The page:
Category Archives: Noise

Shorts #31: 1416343620 (2014)

[play]Shorts #31: 1416343620 (2014)

Commissioned and titled by David Jensenius, who says the title is the unix timestamp of when he received the commission.

This is an acoustic piece, recorded with a zoom and mixed in Ardour. The source sounds are my radiator, my kettle boiling, shoving a running recorder into a plastic bag and finally feedback from when I accidentally told Ardour to do monitoring of the internal microphone to the internal speakers. The feedback timbre is modified by putting my thumbs over the speaker grates. This does not have as much subtlety as the kind of speaker cupping that PowerBooks UnPlugged does with macs and feedback, but it still works.

The plastic bag portion of the sound is influenced by the Fluxus composition Micro 1 by Takehisa Kosugi, “Wrap a live microphone with a very large sheet of paper. Make a tight bundle. Keep the microphone alive for another five minutes”. I highly encourage people to try that out, as it’s surprisingly wonderful.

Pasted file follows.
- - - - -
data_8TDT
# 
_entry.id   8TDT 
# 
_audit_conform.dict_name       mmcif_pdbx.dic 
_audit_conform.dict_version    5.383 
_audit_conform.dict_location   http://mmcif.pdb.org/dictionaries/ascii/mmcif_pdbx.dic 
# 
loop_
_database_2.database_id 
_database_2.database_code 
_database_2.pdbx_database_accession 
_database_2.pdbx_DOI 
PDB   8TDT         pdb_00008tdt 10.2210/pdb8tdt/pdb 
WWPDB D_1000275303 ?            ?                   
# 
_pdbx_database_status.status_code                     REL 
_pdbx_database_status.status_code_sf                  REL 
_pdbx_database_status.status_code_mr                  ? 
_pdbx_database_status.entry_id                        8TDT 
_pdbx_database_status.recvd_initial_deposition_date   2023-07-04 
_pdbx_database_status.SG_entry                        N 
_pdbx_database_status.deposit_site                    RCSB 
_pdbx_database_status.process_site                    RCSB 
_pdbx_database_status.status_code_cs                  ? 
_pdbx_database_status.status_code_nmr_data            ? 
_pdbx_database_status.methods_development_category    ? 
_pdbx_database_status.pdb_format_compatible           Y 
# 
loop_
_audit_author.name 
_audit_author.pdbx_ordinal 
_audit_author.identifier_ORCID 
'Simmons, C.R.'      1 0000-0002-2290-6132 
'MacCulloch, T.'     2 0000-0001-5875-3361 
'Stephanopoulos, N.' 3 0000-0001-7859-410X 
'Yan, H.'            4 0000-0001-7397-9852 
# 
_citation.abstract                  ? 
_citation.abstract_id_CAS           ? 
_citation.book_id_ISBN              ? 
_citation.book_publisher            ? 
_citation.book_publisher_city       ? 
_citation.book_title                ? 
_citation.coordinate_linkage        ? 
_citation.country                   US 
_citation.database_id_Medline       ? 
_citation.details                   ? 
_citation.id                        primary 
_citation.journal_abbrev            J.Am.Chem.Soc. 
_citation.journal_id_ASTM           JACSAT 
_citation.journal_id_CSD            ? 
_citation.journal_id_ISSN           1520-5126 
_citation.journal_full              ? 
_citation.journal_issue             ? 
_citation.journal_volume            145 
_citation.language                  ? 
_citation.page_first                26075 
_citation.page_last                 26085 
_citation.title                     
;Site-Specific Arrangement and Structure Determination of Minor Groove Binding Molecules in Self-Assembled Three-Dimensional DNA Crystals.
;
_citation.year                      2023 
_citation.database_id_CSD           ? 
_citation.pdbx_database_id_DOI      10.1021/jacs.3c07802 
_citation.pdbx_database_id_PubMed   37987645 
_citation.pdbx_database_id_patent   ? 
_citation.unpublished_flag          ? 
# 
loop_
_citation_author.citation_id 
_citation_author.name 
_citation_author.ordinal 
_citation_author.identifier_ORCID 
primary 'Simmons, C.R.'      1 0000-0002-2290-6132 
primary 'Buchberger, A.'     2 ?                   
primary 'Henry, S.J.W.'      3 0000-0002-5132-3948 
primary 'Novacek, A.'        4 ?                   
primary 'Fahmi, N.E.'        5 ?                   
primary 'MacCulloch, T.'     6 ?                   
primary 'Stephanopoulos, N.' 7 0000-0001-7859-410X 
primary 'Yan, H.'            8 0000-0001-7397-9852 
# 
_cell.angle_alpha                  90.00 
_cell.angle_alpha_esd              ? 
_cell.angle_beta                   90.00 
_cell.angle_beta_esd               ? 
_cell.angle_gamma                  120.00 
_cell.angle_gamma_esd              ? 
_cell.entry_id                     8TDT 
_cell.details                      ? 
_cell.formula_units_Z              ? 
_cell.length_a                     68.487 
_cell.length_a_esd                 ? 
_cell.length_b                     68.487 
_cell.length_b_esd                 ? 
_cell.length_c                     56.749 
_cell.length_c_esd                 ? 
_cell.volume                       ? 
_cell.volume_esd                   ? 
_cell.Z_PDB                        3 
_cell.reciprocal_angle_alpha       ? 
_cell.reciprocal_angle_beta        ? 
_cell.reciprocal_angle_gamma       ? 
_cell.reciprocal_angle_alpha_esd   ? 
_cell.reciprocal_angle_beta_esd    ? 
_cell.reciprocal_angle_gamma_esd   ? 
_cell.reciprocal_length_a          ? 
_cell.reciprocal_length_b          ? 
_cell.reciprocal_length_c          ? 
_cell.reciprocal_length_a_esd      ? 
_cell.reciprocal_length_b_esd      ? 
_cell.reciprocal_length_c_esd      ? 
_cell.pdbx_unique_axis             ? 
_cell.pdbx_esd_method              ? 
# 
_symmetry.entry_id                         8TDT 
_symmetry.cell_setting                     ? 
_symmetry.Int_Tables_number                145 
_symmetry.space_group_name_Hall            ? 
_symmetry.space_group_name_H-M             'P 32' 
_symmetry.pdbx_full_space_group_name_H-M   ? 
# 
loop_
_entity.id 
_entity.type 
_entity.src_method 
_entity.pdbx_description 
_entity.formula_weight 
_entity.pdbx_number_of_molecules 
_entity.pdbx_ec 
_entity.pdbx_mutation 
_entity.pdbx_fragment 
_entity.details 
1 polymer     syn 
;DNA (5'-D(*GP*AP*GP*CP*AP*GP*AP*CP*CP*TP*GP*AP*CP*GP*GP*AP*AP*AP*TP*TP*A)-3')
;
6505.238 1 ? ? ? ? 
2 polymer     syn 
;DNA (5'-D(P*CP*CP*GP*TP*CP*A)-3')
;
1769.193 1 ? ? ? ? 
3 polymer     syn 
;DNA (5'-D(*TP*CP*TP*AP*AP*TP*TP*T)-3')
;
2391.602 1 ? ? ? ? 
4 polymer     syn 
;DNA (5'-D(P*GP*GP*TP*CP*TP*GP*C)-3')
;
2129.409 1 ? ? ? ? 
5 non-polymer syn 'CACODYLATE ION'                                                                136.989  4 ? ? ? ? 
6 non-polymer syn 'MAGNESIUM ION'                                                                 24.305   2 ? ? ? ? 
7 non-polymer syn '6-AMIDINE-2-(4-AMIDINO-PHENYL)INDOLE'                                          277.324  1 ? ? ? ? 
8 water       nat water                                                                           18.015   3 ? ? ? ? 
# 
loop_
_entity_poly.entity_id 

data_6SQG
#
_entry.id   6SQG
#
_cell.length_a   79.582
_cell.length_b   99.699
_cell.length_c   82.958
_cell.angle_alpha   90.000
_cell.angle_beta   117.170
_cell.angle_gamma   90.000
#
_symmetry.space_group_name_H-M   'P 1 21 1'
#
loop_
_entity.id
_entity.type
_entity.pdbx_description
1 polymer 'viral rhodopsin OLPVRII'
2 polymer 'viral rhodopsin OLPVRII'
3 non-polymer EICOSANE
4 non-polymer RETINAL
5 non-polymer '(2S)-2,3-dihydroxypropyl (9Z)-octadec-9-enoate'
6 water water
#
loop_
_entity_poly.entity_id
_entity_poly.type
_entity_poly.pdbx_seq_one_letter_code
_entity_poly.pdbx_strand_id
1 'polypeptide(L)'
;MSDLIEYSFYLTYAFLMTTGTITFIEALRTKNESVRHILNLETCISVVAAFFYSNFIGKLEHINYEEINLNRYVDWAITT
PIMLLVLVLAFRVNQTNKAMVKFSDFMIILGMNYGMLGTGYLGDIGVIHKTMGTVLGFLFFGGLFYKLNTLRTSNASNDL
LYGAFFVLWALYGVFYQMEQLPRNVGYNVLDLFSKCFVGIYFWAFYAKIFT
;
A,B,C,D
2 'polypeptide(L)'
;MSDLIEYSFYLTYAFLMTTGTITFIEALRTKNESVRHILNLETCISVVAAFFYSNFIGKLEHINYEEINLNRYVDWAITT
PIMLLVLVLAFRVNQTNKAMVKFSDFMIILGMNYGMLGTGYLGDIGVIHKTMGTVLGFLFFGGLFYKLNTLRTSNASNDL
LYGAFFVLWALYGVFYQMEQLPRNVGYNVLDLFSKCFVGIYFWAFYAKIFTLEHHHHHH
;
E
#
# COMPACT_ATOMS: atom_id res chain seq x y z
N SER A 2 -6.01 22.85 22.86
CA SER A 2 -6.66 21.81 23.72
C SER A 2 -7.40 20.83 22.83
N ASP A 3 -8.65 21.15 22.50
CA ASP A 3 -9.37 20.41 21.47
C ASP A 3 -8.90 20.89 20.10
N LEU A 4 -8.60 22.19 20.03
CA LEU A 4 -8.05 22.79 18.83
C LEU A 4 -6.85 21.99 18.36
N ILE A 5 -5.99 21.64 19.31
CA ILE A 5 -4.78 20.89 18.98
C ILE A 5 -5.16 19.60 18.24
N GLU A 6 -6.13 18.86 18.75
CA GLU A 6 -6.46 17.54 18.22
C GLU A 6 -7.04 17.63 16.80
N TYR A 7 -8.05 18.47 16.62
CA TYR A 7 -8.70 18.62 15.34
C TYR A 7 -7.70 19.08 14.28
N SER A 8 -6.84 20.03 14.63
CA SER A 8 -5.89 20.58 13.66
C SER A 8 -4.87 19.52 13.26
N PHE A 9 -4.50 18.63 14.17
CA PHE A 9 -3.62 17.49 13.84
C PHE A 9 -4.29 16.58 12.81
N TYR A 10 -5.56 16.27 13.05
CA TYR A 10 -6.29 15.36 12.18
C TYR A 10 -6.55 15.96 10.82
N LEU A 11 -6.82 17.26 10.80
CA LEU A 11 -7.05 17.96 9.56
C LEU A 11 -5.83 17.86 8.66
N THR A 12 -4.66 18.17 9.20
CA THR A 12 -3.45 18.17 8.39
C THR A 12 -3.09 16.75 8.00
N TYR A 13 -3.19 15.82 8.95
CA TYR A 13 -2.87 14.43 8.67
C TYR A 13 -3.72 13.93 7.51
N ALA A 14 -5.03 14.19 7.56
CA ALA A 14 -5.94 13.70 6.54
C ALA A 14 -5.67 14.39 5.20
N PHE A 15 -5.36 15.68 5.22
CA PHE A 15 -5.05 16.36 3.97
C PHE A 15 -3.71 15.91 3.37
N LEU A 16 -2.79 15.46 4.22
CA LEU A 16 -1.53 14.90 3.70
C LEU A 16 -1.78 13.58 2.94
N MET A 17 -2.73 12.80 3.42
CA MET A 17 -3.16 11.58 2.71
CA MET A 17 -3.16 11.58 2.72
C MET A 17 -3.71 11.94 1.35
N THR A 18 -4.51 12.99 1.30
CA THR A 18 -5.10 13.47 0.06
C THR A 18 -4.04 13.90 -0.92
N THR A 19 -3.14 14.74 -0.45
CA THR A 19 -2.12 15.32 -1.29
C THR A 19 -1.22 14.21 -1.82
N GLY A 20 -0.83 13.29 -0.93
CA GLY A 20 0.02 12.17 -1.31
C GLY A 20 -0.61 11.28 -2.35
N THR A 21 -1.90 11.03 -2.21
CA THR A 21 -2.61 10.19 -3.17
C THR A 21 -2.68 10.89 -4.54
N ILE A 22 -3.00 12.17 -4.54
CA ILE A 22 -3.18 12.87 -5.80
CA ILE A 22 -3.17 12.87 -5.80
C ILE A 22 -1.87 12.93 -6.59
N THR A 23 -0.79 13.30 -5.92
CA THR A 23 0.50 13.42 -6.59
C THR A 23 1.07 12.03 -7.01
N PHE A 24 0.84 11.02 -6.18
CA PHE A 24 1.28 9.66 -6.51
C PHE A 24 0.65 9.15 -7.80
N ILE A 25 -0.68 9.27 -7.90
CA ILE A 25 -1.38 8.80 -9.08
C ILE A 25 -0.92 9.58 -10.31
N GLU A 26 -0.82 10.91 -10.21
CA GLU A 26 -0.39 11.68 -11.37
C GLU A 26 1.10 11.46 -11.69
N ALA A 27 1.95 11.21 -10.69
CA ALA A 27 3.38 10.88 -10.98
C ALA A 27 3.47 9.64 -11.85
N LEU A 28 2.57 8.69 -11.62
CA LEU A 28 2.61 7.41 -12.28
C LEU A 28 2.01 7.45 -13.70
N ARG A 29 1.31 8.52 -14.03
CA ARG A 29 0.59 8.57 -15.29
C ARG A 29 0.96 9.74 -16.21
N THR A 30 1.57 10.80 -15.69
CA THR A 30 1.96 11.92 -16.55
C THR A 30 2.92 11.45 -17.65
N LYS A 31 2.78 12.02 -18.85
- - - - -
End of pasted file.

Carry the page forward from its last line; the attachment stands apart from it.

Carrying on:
If you would like to commission a one minute piece, check out my online shop.


Shorts #30: A lazy afternoon in the shade of the cliff (2014)

[play]Shorts #30: A lazy afternoon in the shade
of the cliff

Commissioned and titled by Dan Stowell.

This piece was created with a MOTM synthesiser and a Gravity Well fracRack module by Circuit Abbey. It was mixed in Ardour. It was my first use of the Gravity Well module, which does emulation of orbital paths. I need to read the help files a lot more to figure out exactly what is going on, but it seems to do wave shaping to emulate the position of satellites or other orbiting bodies. Appropriately enough, I was recording this during the comet landing, checking for updates between every track.

After mixing it, I did a final listen via only the internal speakers on my laptop and found that the last part was too low for the speakers to play any sound at all! In the mean time, I listened to the recording of the ‘singing comet’, and emulated it in a patch and put that over the second half.